Merrill fires another star broker, this time over expense account charges

Wirehouse says Sandy Galuppo, who reportedly had $1.4 billion in client assets, had lost management's confidence

Nov 28, 2016 @ 12:30 pm

By Bruce Kelly

Merrill Lynch has fired another top broker, this time over problems regarding the alleged improper use of his expense account.

Merrill fired Sandy Galuppo, who had been with the firm since 1995 and reportedly had $1.4 billion in client assets, due to “conduct including improper submission of personal expenses for reimbursement, resulting in management's loss of confidence,” according to Mr. Galuppo's BrokerCheck report. Mr. Galuppo was terminated in October, but it can routinely take several weeks for a broker's profile on BrokerCheck to reveal that he had been fired.

Mr. Galuppo, who worked out of a Merrill office in Boston, had been ranked by industry publications as a top adviser at Merrill Lynch. In 2013, Barron's magazine listed him as one of the top advisers in Massachusetts. And this year rated Mr. Galuppo as a top wirehouse adviser. last week first reported Mr. Galuppo's termination of employment.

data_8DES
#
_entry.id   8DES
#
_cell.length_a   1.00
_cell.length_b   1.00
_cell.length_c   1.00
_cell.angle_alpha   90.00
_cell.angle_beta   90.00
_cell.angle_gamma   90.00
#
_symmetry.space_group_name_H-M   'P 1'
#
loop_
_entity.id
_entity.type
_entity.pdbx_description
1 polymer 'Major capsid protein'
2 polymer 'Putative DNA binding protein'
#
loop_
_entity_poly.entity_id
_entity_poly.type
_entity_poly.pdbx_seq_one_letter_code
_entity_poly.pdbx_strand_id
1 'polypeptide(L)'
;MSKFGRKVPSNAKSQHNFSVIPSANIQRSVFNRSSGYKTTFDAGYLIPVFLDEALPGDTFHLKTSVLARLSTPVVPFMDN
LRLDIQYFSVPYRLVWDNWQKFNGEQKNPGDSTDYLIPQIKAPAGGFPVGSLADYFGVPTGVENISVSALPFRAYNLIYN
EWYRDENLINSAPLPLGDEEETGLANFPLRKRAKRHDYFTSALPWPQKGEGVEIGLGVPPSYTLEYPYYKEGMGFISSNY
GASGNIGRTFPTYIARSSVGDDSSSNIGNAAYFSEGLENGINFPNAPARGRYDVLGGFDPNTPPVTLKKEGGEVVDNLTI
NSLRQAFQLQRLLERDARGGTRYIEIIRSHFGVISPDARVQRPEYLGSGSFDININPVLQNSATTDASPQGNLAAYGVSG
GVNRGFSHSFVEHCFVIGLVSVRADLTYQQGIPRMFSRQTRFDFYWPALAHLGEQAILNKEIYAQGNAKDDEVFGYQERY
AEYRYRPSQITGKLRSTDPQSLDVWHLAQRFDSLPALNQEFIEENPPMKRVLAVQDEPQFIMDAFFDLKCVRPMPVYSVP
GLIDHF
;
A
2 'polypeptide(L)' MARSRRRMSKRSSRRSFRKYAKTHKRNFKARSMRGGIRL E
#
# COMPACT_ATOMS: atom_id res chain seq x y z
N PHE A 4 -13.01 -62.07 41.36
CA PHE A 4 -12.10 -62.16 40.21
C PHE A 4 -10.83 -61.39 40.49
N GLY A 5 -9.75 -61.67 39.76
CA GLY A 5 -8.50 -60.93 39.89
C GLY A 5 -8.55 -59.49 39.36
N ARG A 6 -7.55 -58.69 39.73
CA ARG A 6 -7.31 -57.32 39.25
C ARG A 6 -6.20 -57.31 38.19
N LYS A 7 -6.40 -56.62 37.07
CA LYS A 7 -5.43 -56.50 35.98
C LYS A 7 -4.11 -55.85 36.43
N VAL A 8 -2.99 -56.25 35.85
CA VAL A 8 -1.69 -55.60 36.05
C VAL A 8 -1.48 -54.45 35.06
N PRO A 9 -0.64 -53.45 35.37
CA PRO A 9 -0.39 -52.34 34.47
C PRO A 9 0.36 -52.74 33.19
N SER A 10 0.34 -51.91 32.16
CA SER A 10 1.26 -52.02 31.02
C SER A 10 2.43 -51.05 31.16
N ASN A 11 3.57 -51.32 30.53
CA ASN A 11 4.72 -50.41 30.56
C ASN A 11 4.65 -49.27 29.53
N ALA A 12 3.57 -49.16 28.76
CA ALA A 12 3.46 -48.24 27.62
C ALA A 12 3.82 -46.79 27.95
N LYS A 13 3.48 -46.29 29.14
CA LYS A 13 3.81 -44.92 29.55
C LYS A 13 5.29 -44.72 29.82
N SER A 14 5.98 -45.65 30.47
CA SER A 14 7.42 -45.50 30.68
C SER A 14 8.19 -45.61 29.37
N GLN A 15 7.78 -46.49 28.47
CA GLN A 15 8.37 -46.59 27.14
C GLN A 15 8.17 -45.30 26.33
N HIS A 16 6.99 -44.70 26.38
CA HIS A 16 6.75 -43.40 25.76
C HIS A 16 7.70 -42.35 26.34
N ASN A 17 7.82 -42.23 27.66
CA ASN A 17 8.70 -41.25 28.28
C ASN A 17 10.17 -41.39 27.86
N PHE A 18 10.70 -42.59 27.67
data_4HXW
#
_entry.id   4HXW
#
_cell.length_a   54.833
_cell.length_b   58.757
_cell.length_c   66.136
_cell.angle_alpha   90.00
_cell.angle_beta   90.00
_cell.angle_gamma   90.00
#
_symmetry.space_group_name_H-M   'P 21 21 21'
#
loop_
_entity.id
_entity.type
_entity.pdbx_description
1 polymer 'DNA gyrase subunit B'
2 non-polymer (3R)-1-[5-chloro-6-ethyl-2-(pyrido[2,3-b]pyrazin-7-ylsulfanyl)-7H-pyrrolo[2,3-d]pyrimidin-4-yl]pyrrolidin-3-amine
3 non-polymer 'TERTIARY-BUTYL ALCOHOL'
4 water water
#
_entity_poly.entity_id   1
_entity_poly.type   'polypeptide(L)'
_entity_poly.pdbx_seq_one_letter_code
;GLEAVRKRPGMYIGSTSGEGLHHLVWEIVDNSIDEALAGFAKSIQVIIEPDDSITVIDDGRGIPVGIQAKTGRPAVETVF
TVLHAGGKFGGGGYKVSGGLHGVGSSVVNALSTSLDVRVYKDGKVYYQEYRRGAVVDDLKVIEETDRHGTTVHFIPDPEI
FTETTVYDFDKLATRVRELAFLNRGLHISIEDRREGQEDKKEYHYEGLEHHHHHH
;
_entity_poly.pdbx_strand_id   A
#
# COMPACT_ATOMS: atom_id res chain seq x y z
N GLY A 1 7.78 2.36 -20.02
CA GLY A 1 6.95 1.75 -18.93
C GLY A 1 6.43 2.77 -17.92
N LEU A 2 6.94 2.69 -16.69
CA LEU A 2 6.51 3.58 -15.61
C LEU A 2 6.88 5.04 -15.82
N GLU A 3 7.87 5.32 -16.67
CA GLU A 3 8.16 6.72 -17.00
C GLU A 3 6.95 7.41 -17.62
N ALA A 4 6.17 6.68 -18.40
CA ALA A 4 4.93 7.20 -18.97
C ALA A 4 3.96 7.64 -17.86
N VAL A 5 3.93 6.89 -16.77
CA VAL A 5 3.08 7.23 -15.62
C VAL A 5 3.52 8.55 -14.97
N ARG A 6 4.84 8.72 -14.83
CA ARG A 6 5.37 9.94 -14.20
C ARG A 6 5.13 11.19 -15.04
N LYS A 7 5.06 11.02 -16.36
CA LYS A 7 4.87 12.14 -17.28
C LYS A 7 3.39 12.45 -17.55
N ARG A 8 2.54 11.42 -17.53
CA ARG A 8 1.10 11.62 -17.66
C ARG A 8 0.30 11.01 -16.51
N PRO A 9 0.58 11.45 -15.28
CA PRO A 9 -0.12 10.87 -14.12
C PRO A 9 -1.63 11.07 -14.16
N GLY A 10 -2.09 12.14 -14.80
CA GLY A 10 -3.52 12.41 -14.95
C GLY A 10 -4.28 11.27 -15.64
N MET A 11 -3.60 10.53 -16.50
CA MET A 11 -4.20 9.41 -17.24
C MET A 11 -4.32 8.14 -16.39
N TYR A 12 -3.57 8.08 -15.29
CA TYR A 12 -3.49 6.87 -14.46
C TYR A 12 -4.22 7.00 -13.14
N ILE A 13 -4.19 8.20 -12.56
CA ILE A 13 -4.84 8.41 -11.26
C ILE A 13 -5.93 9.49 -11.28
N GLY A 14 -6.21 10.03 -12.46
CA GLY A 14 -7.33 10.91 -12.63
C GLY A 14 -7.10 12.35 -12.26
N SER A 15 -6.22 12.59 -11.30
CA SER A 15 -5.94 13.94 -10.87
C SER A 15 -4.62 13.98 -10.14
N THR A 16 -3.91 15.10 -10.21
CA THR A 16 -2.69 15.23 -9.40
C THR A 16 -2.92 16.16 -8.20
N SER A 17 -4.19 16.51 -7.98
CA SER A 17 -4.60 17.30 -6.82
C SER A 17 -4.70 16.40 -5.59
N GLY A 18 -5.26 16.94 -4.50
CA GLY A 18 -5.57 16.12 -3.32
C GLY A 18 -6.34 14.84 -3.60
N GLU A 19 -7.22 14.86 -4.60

A spokesman for Merrill Lynch, William Halldin, said the firm declined to comment. Mr. Galuppo could not be reached to comment.

In the past it was unusual for firms to fire star brokers such as Mr. Galuppo; the tradition had been to quietly smooth over any differences and keep the broker producing revenue under extra supervision by the branch or home office. In an era of heightened scrutiny from the states, Securities and Exchange Commission and the Financial Industry Regulatory Authority Inc., that appears to be changing.

For example, Merrill Lynch last year fired Indiana broker Thomas Buck, who had $1.3 billion in client assets amid a number of allegations, including failing to discuss pricing alternatives with clients. He was later barred from the industry.

And LPL Financial in 2014 terminated Jeb Bashaw, a former star branch manager in Texas, over allegations of “selling away,” including participating in private securities transactions without providing written disclosure to and obtaining written approval from LPL. Mr. Bashaw eventually moved to a small broker-dealer and earlier this year filed a $30 million arbitration claim, charging that LPL stole his clients in the wake of a rigged audit of his branch in September 2014 that led to his being fired.


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